Natural selection can explain observable processes, but cannot explain what got those processes started. I think people make the leap of faith from natural selection to macro evolution because when irreducible complexity suggests a creator, that’s pretty terrifying. Without the love of Christ, God can be nothing but a terror.

But it’s arrogant for finite humans to rule out the possibility of the eternal. To have done so is not progress, but opens the door to atrocities. If life is an accident it makes no difference if a person or animal lives or dies. It comes down to personal preference, and the human race has produced people who preferred that whole groups of humans not live. It has usually been people of faith who most ardently resisted those tyrants.

Jan 11, 2012
What is done with the data? NEW
by: Ruth (Monty’s Mom)

Animal control in my area does exactly what you suggest and that data is available online. I didn’t know about any of it when I took Monty there. Thank goodness I went back for him. They would have killed him. They killed 636 cats that same month. But the person at the desk when I turned him in never gave me the real odds of him being killed. Those statistics should be shown to every person turning in a stray. It wouldn’t help in every case, but it would certainly save some animals. I think they make money off the dead cats, so it’s in their interest not to save too many of them. I can’t prove that, but I’m not alone in saying it. There is a petition going around online to get rid of director there, citing other cities with much lower kill rates. It’s a choice to kill so many animals, and there has to be a reason behind it. Best reason I can think of is monetary.

Funny you mention the metric system. I found a school “Weekly Reader” newspaper of mine from 1975 in my parent’s attic (they save everything) and there was an article in there about how we should get ready for the switch to metric system. The article claimed the switch was imminent. Other than in the sciences it never happened.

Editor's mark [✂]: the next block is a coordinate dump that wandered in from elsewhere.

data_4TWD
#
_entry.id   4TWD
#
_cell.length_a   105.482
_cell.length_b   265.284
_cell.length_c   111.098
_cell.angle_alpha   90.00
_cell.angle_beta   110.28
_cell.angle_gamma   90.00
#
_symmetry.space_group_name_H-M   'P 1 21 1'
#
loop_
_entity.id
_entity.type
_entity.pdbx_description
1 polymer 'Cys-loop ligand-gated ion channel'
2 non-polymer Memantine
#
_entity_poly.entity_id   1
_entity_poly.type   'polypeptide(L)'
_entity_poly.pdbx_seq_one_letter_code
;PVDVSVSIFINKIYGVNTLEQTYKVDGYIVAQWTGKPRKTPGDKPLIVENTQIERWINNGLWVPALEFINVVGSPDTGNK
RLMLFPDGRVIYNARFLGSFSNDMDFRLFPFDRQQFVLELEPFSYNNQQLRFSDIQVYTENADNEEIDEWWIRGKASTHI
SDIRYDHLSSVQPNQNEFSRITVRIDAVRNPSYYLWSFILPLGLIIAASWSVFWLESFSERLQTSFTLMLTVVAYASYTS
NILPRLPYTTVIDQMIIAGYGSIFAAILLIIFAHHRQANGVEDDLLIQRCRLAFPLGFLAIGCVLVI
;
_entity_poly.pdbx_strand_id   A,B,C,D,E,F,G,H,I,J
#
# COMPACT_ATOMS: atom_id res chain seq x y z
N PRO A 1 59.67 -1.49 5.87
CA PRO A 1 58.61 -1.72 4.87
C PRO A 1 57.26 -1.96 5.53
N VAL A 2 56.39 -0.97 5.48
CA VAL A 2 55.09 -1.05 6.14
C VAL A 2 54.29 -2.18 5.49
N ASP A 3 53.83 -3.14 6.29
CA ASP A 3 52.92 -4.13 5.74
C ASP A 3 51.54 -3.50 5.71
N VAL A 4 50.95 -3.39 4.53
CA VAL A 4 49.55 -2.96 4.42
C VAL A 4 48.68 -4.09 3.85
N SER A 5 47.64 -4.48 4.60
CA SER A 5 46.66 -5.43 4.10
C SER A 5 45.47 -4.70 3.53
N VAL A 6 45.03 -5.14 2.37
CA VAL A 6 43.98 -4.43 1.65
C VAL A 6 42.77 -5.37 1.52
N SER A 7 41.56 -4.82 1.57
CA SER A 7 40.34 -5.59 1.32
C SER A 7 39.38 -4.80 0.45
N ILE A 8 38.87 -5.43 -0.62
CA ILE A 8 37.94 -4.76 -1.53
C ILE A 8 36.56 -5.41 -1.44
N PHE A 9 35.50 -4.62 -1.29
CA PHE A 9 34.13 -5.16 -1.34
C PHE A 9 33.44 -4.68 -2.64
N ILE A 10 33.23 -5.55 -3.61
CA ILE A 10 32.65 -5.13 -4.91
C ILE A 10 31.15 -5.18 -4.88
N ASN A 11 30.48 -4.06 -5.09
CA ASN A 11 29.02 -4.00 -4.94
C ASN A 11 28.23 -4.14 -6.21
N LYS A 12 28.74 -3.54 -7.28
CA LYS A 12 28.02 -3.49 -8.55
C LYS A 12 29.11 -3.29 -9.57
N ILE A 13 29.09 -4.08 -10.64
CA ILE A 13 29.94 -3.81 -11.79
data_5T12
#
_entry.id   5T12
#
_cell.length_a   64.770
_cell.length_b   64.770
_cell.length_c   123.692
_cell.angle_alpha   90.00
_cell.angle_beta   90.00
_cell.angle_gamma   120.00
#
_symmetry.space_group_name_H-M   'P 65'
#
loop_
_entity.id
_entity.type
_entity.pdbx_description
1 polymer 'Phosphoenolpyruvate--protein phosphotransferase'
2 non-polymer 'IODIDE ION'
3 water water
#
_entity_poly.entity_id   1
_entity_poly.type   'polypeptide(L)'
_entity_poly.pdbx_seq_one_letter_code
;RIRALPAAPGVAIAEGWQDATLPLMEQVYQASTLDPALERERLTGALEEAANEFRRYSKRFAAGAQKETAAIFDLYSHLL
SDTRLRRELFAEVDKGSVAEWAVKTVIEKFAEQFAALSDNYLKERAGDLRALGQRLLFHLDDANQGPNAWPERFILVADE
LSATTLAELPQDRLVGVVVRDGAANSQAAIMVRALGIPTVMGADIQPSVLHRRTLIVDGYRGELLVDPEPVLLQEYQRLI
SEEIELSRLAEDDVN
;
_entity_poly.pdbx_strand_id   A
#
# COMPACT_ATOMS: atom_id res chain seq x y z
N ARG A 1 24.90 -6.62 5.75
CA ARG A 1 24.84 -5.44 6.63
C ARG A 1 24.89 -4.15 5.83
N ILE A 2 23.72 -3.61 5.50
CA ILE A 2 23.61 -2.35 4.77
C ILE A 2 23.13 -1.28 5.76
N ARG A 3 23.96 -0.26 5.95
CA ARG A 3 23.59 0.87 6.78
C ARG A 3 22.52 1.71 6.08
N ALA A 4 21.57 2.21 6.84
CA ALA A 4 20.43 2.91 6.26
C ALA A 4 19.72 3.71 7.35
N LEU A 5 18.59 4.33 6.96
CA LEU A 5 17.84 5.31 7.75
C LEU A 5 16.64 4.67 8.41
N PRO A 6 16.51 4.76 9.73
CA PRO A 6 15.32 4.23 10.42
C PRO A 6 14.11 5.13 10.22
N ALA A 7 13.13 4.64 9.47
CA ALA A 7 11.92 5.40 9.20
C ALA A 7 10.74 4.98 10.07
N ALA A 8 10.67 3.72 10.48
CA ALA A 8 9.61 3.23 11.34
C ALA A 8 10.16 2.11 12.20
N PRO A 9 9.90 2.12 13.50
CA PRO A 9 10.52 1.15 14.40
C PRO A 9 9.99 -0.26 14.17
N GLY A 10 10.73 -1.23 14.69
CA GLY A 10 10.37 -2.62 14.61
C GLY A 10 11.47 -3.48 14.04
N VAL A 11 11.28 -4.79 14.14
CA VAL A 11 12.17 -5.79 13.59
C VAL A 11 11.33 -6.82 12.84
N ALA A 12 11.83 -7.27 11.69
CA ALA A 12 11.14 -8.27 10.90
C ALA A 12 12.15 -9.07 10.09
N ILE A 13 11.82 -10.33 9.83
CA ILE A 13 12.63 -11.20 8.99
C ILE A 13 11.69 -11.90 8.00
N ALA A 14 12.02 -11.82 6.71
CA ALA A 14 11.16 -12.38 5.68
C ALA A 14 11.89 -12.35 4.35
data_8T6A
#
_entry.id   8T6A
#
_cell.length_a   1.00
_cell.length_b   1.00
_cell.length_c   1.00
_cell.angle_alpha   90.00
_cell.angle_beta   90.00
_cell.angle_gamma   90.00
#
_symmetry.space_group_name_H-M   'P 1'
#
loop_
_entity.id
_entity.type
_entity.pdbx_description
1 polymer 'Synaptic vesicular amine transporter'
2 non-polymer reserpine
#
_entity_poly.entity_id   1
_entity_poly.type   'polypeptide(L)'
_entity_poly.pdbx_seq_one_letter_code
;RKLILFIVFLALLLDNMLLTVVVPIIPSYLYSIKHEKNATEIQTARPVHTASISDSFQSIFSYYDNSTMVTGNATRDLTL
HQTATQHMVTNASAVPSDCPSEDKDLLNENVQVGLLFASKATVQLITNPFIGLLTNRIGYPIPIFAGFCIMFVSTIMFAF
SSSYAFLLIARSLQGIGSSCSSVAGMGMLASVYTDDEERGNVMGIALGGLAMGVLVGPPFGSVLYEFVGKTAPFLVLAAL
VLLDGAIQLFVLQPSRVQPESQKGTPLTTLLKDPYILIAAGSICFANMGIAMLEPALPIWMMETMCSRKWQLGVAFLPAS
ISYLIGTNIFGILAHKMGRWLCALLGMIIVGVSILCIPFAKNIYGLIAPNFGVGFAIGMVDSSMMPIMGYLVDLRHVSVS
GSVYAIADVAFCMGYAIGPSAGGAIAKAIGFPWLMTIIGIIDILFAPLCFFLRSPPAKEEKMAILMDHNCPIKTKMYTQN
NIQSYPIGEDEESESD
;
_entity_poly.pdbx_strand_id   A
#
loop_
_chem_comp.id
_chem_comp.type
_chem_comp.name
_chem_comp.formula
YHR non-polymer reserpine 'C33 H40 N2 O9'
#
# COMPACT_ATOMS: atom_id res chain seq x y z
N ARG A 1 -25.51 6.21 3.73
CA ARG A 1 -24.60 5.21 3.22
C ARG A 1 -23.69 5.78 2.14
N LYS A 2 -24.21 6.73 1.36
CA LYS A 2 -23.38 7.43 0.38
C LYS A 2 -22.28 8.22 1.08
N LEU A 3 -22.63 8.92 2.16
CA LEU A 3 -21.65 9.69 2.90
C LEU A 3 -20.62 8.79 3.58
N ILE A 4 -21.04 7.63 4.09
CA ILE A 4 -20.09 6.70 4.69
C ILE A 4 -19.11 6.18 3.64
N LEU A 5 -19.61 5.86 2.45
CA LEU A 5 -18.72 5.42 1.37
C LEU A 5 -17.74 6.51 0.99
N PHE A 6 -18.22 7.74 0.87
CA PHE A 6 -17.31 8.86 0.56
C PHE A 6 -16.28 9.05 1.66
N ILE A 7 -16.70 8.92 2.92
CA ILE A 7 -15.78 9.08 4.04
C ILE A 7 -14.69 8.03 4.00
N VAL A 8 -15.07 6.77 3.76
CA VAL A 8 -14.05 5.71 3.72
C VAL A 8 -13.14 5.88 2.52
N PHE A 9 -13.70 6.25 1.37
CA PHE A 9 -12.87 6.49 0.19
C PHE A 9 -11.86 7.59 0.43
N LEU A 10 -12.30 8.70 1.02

Our cars have come a long way since 1975 though. I have a classic car from ’76, but my daily driver is an ’07. There’s a huge difference not just in size, but in technology– safety, fuel efficiency, pollution control. My aunt said that in the early 1970’s all the trees were dying along the interstates from the pollution from the cars. Though traffic is higher than ever on our roads, the trees all look fine now. But I think since distances are so much greater in the US, you always will have slightly bigger, more comfortable cars than in the UK. Also, although I have no illusions that my Toronado’s size and weight is a guaranteed safety advantage, if the cars get too itty bitty I think you do have an issue, considering the size of tractor trailers in the US. We have semis pulling 53′ trailers. (I think they can be even larger out west.) People expect a certain amount of protection from their autos considering what they are sharing the road with, and those smart cars, to me, just seem unsafe. Bigger and heavier can be bad in collisions in that the car doesn’t give, and all that energy of the crash is transferred to your body. But crumple zones can only do so much. I just think people in the US feel safer in a slightly larger car, but we’ve definitely moved on from the 1970’s in that area.